The Kellogg shop is original location of ProPrint but at this time most of the production is done in our Post Falls location. (And yes, I say “our” even though I don’t own it! Lyle and I are both employed there. It’s Lyle’s full-time job, and I work part-time mostly in community relations these days.)
There are many other interesting stories in Kellogg, but I don’t have time to share them all today, so I’ll just hit a few more highlights…
Across the street from the print shop is this empty building that apparently used to be a grocery store. Or maybe Sass Jewelry used to be the grocery store. I’m not real clear on that. In any case, this is the view looking down the street to the north from the print shop.
Sears Store and Odd Fellows Hall
It was gray and drizzly the day we made the tour… but I found this other picture I had taken on a sunny day in 2016 of the same view but from the other side of the street. You can see the print shop halfway down the block. The building on this end of it was, I think, the Sears store until the late 1990s. The longer building on the other side of the print shop was the Odd Fellows Hall, built about 1890. Over the years it has been used for a wide variety of businesses.
Union Pacific Freight Depot
Down the hill and around the corner is the Excelsior Cycle shop in the old freight depot. It was built between 1909 and 1914. I’m not sure exactly when it stopped being used as a depot, but it was sometime after the 1950s. According to the book it is now owned by the City of Kellogg but it was leased in 1999 to Excelsior Cycle. I bought my bike there not too long after that. It’s a pretty cool bike shop, and the most convenient thing is that the old railroad bed that runs along beside it has been converted to a bike trail.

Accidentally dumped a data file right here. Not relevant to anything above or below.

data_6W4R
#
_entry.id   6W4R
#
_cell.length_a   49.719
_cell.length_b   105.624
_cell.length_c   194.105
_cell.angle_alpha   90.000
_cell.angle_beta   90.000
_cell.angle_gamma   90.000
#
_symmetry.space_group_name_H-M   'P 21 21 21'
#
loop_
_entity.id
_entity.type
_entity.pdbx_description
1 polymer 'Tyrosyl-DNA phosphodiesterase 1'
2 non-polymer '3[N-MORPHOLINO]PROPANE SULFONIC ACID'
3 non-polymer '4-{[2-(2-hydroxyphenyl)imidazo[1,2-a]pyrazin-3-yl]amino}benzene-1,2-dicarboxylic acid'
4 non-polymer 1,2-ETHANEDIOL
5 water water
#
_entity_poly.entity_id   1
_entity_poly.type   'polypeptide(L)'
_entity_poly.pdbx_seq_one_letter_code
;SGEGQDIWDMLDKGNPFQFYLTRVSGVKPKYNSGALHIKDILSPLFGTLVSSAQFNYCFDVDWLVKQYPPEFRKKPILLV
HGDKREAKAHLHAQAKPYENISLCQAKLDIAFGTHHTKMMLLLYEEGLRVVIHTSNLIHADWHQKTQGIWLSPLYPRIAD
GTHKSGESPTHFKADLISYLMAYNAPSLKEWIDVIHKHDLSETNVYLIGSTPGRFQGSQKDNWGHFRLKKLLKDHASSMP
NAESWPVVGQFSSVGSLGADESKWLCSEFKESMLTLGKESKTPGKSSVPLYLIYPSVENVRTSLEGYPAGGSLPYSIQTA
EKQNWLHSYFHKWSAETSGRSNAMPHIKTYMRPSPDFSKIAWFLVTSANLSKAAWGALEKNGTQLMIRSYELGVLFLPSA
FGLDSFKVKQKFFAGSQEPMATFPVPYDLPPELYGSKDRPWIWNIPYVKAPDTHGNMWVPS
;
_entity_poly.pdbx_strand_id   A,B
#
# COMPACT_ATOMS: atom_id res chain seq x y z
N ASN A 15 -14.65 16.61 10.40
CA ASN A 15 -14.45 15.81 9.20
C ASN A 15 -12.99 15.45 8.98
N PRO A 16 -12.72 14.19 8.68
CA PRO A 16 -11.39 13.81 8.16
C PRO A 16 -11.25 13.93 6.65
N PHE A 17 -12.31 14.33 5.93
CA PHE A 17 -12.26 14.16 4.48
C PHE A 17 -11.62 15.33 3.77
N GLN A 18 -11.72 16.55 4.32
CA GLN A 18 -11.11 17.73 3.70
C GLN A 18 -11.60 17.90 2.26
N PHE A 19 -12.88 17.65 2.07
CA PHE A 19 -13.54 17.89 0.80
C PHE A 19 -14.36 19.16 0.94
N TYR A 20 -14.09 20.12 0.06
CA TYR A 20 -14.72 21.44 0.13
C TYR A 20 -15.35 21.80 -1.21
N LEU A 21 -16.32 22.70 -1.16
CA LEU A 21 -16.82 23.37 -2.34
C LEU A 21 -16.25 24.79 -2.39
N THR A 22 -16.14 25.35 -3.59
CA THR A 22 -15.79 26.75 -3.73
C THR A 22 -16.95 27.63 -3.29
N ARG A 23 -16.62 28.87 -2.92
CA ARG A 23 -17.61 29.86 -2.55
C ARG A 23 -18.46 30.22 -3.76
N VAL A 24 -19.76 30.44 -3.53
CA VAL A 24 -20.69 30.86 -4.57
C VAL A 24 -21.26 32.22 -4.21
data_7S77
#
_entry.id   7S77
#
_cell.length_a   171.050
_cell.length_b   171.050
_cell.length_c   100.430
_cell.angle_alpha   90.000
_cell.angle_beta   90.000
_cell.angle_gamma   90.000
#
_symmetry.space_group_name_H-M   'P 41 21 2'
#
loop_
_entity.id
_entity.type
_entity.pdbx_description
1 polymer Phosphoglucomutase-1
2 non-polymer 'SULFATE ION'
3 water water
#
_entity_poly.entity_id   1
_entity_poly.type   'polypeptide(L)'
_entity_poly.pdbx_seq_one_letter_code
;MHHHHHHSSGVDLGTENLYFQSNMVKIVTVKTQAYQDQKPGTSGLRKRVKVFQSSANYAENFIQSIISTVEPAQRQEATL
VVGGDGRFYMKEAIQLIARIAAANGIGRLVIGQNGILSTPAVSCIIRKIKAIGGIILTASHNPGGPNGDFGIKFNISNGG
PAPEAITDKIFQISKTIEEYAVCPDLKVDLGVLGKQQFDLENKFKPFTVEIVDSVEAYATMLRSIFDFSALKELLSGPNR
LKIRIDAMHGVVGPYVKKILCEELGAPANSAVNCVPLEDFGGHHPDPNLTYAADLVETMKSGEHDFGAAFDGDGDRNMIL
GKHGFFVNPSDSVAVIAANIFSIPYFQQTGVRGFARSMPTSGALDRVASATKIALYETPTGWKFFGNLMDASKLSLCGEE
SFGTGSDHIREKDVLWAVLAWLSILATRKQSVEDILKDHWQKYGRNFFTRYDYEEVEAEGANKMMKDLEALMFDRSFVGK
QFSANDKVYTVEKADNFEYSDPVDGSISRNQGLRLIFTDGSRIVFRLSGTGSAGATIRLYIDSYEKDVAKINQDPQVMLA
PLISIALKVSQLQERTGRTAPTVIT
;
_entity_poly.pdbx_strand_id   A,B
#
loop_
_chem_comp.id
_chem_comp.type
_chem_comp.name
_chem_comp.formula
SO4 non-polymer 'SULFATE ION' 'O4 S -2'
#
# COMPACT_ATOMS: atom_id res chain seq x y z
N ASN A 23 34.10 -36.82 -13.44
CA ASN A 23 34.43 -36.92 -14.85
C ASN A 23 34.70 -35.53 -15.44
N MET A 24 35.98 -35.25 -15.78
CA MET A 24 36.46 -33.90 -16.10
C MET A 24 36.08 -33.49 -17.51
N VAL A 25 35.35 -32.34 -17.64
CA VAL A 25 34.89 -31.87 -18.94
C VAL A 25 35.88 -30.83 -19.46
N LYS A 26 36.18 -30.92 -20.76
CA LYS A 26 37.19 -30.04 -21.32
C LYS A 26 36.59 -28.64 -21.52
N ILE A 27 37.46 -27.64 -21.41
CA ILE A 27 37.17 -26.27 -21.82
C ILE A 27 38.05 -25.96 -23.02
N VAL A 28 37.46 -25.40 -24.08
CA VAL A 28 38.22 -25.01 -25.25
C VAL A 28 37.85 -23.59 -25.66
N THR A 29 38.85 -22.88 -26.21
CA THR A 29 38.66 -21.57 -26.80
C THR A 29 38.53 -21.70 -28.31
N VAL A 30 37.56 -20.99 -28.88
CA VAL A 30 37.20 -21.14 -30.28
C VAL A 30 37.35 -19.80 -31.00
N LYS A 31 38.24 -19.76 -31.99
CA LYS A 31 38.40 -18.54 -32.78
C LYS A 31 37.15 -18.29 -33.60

This unique building is on the eastern edge of Kellogg. It was built in 1937 as a restaurant. It has apparently been a real estate office since 1967.
Miners’ Memorial Statue
There’s a little memorial park along the Interstate between Kellogg and Osburn commemorating the Sunshine Mine Disaster of 1972. “The Sunshine Mine fire was one of the worst hard rock mining disasters in U.S. history. On May 2, 1972 there were 173 men underground on the day shift when a fire broke out in the wood timbering of the Sunshine Mine. Eighty men escaped and 91 died of suffocation from carbon monoxide.” Their names are inscribed on the base of the statue.
There are a couple of buildings Osburn that I found particularly interesting. The Zanetti Brothers concrete business has been in this location since 1935. “The sign on the building is the oldest continuous working neon sign in the entire Northwest…”
Here’s another unique building to go along with the Miner’s Hat. I think it’s a private residence now, surrounded by other houses. In fact, we had to hunt for it because it doesn’t really stand out all that much as you’re driving along.
It was built in the late 1920s or early 1930s as a barrel-shaped restaurant. “June and Robert Hamer bought the Barrel in 1947 and offered curb service and car hops. A projector pointed out of the small upstairs window to a large screen along the west side of the lot. People would watch the movies from their cars while local kids sat on the logs in the parking lot. Car hops filled burger orders as the movie played.” Can’t you just visualize that?
Northern Pacific Railroad Depot
I’m going to conclude our tour of the Silver Valley with the Depot museum in Wallace. I have visited this museum in the past. It is well done with lots of tidbits about the railroad. However, the town of Wallace itself has a very colorful past. We were out of time that day, so we didn’t delve into that, though I’m sure it would be very interesting.